And I think what you're seeing is-- you know economic trends are improving, particularly with the jobless claims coming in better than expected yesterday. Company fundamentals are improving. We have more than 80% of the companies in the S&P 500 beating analyst expectations so far this quarter.

And then you have the amount of quantitative easing the Fed has pumped into the economy, the amount of money printing, right? The Fed actually wants inflation. That's why it's printing so many dollars that it is. And then you have stimulus package one that was passed earlier in the year. And I do believe that after this political staring contest gets put to rest, you will have a second fiscal policy kick through.

And once we get a vaccine approved and distributed, you have all this money that's rushing into the economy. And investors' expectations for inflation, which are now that basically inflation is dead, if you look at long year bonds, is going to change. And it could change quite dramatically.

So that's why I think you're seeing some positioning and backing up in yield. Now listen, 0.8% on the 10-year really isn't all that much. You know, it's not like bonds have fallen out of bed. But they really have come off their highs. And it's something that I don't think investors are taking a lot of-- paying a lot of tension to, particularly longer dated bonds, which we think there's actually a lot of risk there.

AKIKO FUJITA: John, we've had so many guests coming on, talking about this barbell approach, the need to diversify beyond equities. We're talking about the Treasury yield here. But what about commodities? You talked about gold. I mean, how are you looking at the need to reduce exposure outside of equities and where you think you should be allocated right now?

JOHN PETRIDES: Yeah, well, I think you have to come into-- you set the asset allocation plan in the beginning, you know, in the beginning of a relationship with clients to match what their risk profile is and what their time horizon is and their tax situation. And if you get that right, you know, over time, you don't have to move levers too aggressively one way or the other.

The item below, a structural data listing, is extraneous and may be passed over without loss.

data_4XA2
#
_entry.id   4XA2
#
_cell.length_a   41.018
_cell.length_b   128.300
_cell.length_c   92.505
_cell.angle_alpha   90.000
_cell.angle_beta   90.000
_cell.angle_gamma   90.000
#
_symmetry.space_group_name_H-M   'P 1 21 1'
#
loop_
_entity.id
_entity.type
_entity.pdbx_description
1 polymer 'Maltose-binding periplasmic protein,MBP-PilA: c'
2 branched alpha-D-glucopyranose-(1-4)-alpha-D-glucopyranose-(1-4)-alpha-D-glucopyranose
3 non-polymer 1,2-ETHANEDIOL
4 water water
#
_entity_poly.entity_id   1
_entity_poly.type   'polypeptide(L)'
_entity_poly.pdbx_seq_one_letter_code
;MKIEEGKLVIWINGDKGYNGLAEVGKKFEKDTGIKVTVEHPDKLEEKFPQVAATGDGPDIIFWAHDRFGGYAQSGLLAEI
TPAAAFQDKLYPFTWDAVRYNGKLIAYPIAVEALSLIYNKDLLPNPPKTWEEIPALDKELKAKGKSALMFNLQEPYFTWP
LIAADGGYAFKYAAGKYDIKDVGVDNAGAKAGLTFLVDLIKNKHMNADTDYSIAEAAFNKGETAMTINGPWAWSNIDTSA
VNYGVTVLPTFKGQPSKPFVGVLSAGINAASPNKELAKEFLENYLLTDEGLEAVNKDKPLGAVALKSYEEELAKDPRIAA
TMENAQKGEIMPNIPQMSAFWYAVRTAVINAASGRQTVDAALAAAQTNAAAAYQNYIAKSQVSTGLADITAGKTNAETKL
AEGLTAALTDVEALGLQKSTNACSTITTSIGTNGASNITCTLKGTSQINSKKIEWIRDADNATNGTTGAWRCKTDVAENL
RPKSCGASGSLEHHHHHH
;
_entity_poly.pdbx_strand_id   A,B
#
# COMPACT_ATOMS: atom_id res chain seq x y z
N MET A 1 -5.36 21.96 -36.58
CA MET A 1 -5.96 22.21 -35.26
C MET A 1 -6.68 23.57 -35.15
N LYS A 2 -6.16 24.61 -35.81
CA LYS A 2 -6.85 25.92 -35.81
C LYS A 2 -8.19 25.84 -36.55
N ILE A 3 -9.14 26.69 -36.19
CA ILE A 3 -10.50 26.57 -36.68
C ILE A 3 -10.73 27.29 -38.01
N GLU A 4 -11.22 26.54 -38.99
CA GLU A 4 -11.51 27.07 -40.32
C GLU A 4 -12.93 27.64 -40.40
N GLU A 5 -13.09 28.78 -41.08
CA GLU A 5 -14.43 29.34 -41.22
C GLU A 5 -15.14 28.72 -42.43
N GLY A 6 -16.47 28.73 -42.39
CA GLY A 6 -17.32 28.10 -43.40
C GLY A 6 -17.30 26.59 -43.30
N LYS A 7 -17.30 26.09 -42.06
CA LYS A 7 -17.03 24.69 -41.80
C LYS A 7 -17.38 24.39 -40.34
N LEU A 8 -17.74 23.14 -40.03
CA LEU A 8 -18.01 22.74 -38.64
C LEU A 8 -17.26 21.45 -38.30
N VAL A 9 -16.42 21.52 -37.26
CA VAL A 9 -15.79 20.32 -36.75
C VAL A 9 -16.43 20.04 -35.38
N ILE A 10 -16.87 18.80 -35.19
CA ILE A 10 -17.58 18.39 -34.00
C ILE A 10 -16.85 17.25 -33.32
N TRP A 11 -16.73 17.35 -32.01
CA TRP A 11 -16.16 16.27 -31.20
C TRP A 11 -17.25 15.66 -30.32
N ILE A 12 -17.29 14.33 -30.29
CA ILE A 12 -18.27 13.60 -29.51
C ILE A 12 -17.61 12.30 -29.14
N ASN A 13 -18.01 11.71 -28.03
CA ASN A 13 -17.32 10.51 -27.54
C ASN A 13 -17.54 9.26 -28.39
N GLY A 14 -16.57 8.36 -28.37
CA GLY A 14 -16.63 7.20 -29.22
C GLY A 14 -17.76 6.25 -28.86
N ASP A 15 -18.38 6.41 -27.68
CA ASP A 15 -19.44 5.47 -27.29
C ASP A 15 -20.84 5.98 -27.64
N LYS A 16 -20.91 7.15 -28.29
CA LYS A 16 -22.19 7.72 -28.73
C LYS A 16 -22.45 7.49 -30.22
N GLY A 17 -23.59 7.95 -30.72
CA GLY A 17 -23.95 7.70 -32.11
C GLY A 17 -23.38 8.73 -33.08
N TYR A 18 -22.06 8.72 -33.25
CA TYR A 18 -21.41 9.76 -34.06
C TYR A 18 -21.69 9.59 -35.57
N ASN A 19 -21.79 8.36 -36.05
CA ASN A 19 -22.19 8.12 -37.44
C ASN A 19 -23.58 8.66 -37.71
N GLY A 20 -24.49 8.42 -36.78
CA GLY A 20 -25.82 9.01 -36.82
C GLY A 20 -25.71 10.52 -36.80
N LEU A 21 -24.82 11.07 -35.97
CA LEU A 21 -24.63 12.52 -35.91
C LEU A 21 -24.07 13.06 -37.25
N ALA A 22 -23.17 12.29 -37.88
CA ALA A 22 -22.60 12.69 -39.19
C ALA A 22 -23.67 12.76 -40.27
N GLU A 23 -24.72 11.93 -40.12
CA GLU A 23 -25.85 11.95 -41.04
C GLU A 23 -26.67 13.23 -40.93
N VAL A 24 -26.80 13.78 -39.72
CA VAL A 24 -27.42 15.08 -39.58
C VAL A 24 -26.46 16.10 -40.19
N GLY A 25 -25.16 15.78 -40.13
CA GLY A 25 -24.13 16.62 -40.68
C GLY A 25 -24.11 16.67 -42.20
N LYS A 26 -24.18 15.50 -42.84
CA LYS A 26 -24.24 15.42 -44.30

But in this environment, on the fixed income side of things, we would keep bonds very, very short. We do think that there is an argument to be made to own bonds, despite my previous comments. But we will just be much shorter in terms of the duration and maturity of the bonds.

Listen, I don't know-- you know, we're in a 100-year pandemic. I don't know-- I can't say I would guarantee that we're going to get out of this within the next eight or nine months. Who knows, right? So you do need some protection on that portion of the portfolio.

On the equity side of the coin, listen, growth stocks have really crushed it this year. And the gap between growth and value is really high. So now is the time to be adding more dividend producing securities to the portfolio, which has been an underperformer year to date.

Now is the time to start looking at some energy companies, time to start looking at financials. You know, the value portion of the market that has been an underperformer to growth I think is where investors should begin increasing their allocation to.

AKIKO FUJITA: What about diversifying beyond the US? We've heard a lot of plays for the emerging markets, especially seeing the strong growth out of China. Are you seeing any opportunities outside?

JOHN PETRIDES: Yeah, so we definitely have an allocation international within most of our client portfolios. Again, the main catalyst to what's going to drive international stocks versus domestic in our opinion really is the function of the US dollar. What's the strength of the US dollar? And the US dollar has been stubbornly strong over the last five years.

And, you know, given that the US is still mired in the social distanced economy, given the amount of debt that we're undertaking, given the amount of money that the Federal Reserve is printing, it's really been confounding that the US dollar has been so strong, relative to other currencies. And we don't think that lasts at this level, going forward.

So we would expect-- listen, international stocks had been down-- ex China, maybe down mid single digit on a diversified global basis for the year. And if you are a long or overweight US domestic, adding the international here is a good idea.

AKIKO FUJITA: John Petrides, portfolio manager at Tocqueville Asset Management, good to talk to you.

JOHN PETRIDES: Same here. Thanks.